By Jeff N
With the 2017 Chevrolet Bolt EV now on the final home stretch and due in California and Oregon dealers within the next several weeks, a few final mysteries surrounding the car are now being resolved.
As the first electric car with over 200 miles range for under $30,000 after a federal subsidy, the Bolt – to be rolled out to the rest of the country next year – promises much, and following are some updates for the front-wheel-drive compact crossover.
Enhanced Navigation System
One question is in regards to the EV-enhanced navigation system that CEO Mary Barra promised at the Bolt’s introduction at CES in Las Vegas in Jan. 2016.
“Another way we are looking to save everyone’s time is by offering navigation with EV-specific routing. With EV Navigation mapping, Bolt EV gives options — like routes that maximize your range or provide access to charging stations,” said Barra.
Yet, dealer ordering documentation and pre-production cars used for testing did not include a navigation system. According to Chevrolet spokesman Fred Ligouri, the 2017 Bolt EV will not have traditional built-in navigation.
Last week during a media event prior to the Los Angeles Auto Show, Ligouri said the Bolt EV’s enhanced navigation will be provided by an updated version of the MyChevrolet smartphone application. He said GM expects to provide further information about these new capabilities before the first customer Bolt delivery later this year.
The current version of the app includes destination routing and EV charging locations but then transfers the final routing destination to either OnStar’s subscription-based turn-by-turn functionality or to the phone’s standard map-based navigation app. The phone’s navigation app can then be displayed on the car’s center screen by using the Apple CarPlay or Android Auto phone integration support. OnStar’s subscription-based navigation gives voice and on-screen text-based directions but without mapping.
Improved Brake Pedal
Another mystery involves the Bolt EV’s brake pedal system. Does it use the somewhat awkward-feeling blended system from the first generation of the brand’s Volt plug-in hybrid or Spark EV where brake pedal pressure slows the car by increasing electrical regeneration into the battery pack together with traditional friction braking? Or, does the pedal use a traditional friction-only brake pedal system as used on the original Tesla Roadster and Model S?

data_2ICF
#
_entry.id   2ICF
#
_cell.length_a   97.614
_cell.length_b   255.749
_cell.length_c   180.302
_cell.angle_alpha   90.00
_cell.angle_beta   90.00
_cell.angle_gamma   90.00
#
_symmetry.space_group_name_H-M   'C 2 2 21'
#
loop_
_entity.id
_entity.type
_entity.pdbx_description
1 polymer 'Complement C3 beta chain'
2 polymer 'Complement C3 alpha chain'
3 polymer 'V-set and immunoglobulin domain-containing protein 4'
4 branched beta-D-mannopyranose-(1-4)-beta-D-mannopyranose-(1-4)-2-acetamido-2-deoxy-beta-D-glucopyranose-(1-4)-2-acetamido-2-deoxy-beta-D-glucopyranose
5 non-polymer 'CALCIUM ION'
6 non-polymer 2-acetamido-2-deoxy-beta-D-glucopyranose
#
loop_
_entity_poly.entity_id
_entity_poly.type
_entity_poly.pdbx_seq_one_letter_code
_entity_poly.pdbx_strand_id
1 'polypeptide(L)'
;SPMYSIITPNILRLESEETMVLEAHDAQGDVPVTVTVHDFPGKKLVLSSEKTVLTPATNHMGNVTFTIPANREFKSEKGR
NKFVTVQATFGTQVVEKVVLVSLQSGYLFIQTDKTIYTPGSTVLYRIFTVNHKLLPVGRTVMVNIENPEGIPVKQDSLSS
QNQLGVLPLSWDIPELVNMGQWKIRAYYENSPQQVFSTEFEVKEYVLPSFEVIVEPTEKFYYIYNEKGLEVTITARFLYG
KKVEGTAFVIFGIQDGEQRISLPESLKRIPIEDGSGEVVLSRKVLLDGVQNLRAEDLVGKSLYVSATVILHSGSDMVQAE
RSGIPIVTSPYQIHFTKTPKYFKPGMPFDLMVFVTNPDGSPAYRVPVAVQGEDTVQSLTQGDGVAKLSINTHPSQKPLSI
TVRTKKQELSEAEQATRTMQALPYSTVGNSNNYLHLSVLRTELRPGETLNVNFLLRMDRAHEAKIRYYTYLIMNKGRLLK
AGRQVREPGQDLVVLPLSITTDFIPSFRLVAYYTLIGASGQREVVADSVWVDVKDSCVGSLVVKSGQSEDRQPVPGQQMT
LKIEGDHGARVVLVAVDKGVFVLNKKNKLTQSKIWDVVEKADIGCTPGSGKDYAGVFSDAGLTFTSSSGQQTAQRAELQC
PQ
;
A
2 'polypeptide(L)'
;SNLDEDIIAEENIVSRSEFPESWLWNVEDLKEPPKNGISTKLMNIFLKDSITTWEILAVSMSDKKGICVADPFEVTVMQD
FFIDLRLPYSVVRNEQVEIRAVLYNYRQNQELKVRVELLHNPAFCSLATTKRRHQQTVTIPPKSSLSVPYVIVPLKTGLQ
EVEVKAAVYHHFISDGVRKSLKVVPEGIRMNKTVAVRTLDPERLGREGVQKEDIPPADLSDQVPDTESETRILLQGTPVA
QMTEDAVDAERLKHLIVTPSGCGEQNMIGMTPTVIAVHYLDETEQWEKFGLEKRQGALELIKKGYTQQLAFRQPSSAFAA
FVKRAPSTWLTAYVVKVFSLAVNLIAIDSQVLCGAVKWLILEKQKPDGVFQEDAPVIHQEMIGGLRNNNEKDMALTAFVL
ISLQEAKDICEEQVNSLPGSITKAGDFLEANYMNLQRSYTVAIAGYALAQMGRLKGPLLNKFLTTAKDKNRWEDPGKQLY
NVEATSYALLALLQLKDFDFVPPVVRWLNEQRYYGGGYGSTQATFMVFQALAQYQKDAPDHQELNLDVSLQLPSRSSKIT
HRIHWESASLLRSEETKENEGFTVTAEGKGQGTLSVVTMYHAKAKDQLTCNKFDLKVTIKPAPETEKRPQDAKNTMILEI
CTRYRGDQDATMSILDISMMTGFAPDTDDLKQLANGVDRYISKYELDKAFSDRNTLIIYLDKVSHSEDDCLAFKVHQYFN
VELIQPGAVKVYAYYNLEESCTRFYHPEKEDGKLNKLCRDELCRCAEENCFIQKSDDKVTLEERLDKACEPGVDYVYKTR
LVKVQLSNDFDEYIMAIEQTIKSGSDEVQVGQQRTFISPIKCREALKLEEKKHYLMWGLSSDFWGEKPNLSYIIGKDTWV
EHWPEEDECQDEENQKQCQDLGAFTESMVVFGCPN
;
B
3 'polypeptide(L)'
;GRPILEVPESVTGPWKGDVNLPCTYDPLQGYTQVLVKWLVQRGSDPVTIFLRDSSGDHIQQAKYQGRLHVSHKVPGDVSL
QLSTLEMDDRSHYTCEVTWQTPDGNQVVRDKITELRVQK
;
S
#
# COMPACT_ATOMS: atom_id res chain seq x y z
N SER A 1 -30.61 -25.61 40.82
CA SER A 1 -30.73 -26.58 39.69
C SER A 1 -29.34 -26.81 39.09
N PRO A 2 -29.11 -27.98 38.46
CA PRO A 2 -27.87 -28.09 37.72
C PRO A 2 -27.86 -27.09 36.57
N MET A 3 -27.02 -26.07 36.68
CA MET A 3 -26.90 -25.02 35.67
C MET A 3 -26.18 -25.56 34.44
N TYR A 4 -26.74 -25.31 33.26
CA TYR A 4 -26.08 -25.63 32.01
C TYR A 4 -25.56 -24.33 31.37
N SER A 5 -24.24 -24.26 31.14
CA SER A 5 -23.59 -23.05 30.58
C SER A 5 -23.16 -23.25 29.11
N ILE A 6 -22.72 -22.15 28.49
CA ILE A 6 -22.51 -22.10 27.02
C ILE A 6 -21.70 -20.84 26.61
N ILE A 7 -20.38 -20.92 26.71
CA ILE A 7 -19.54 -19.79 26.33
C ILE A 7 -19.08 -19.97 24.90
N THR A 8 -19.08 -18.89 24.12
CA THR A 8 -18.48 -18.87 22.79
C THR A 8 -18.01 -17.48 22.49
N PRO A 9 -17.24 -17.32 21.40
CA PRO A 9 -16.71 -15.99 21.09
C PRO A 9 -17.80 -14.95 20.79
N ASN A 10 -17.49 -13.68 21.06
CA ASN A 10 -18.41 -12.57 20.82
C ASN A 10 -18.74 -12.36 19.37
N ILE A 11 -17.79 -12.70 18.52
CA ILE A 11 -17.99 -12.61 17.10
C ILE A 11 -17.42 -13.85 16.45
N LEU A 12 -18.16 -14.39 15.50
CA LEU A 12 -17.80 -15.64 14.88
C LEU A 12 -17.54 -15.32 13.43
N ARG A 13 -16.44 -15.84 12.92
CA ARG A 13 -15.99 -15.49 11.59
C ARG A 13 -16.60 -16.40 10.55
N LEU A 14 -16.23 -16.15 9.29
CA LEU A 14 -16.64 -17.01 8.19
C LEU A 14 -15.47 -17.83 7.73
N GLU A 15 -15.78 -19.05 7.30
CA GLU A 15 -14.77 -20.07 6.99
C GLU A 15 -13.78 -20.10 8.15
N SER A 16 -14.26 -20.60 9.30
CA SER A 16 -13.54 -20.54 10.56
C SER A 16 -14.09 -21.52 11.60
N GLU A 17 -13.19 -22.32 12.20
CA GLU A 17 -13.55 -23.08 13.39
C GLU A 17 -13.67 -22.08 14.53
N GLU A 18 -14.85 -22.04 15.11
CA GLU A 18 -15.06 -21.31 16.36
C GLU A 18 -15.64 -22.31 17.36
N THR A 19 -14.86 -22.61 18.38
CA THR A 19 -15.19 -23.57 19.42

The answer, according to Ligouri, is that the Bolt EV uses a new and better-feeling brake pedal system that continues to include both enhanced regenerative and friction braking.
According to one usually reliable source, the Bolt EV and the second-generation 2016/17 Volt both use a new brake pedal actuator known as the iBooster from the automotive parts supplier Bosch. This new system provides better brake pedal feel while still allowing the car’s electric motors to capture up to 60 kilowatts of regenerative power into the battery during moderate braking.
Initial pressure on the pedal slows the car by enhancing regeneration levels while stronger pressure on the brake pedal seamlessly transitions to hydraulic friction braking.
Another question concerns the Bolt EV’s battery charging strategy. All EV batteries gradually lose their energy storage capacity over the years due to time, temperature, average state of charge, the number and depth of recharge cycles, and other factors. EVs driven in hot climate states like Arizona tend to lose their storage abilities faster.
Will the Bolt EV always give the battery a complete 100 percent charge? Knowledgeable observers have noted that lithium-ion batteries degrade or lose their long-term storage capacity faster if they sit at a very high state of charge for long periods, especially while at high temperatures.
While the Bolt EV does fully charge the battery by default, Chevrolet has answers to address this concern. First, while the car is plugged in it will use its liquid active thermal management system to keep the battery at a reasonable temperature even in very hot climates. In fact, it will even cool and protect the battery if necessary when the car is not plugged in if it is above a certain very high state of charge.
In addition, the Bolt EV has a “Hill Reserve” option that can be enabled to limit battery charging to the 90 percent level. As the name implies, this reserves some room in the battery when charging in the mountains or on hilltops so that regenerative braking can capture and store energy on the drive back down. In addition, Hill Reserve can also be used for regular daily charging for drivers wanting to avoid having the battery at a full charge for extended periods of time.